(348i) Solid State Lithiation and Delithiation of Sulfur in Liquid Electrolytes: A New Concept for Lithium-Sulfur Batteries

Authors: 
Fu, C., University of California, Riverside
Guo, J., University of California, Riverside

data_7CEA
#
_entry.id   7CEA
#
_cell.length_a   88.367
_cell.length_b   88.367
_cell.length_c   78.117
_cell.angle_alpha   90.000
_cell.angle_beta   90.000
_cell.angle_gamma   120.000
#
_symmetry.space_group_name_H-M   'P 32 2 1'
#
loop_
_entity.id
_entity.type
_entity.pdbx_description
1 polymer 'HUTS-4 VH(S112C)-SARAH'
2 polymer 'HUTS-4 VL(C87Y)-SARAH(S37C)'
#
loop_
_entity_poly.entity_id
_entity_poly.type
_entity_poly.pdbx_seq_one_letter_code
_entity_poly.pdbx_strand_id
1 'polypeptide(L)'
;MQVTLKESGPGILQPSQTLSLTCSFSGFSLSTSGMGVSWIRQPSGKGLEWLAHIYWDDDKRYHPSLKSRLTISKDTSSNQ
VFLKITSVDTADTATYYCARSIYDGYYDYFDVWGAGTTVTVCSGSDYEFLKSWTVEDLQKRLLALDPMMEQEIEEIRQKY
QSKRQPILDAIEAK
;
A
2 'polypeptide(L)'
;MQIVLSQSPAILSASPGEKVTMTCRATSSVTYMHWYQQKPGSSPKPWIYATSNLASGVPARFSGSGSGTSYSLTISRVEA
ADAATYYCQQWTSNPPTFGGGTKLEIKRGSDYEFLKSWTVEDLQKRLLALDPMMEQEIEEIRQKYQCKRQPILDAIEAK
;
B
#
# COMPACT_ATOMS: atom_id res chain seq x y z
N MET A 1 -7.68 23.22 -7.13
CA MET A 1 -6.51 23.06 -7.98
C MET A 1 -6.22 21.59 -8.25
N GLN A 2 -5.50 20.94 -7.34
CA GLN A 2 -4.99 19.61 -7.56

Rechargeable lithium-sulfur (Li-S) batteries have attracted tremendous research efforts in the past decade. In spite of the impressive improvements of performance, a fundamental question of both scientific and technological interests remains: is it possible to restrict the electroactive sulfur-containing species in solid state during the Li-S electrochemical reaction? To answer this question, we investigate in this study two factors that are believed to play decisive roles in the Li-S electrochemical processes: the size of the sulfur confinement and the type of electrolyte solvent. To precisely capture the possibly subtle changes of Li-S electrochemical behaviors due to the different sulfur confinement size, a series of resorcinol-formaldehyde derived porous carbon fibers with four different pore sizes were used in this study. Besides carbon hosts with different pore size, two specific electrolyte solvent systems are selected for this study: The first one is tetraglyme (TEGDME), which is a typical solvent for conventional Li-S batteries. The other solvent is a mixture of ethylene carbonate and diethyl carbonate (EC/DEC) with 1:1 volume ratio, which is a typical solvent for Li-ion batteries and does not work for Li-S batteries. A major difference between these two electrolytes is their solubility of lithium polysulfides, particularly for the high order ones. TEGDME is a much superior solvent for lithium polysulfides comparing to EC/DEC. Through systematical investigation, we proposed a new mechanism of solid-state Li-S electrochemical reaction in liquid electrolytes enabled by sub-nano confinement of sulfur. The results demonstrate unambiguous transition of electrochemical behaviors from superficial sulfur to sub-nano confined sulfur, and from sub-nano confined sulfur to sulfur in relatively larger confinements. It is clearly demonstrated that the lithiation and delithiation of sulfur in sub-nano confinement is thermodynamically different from the conventional liquid phase Li-S reactions. As the result, both ether-based electrolyte and carbonate-based electrolyte are viable for Li-S electrochemical reaction in the sub-nano confinement since the solid-state mechanism does not involve or require lithium polysulfides dissolution. Comparing to the conventional liquid phase Li-S electrochemical reactions, this proposed solid-state mechanism has the benefit of simplicity, which can provide a new paradigm for future Li-S battery materials design and synthesis.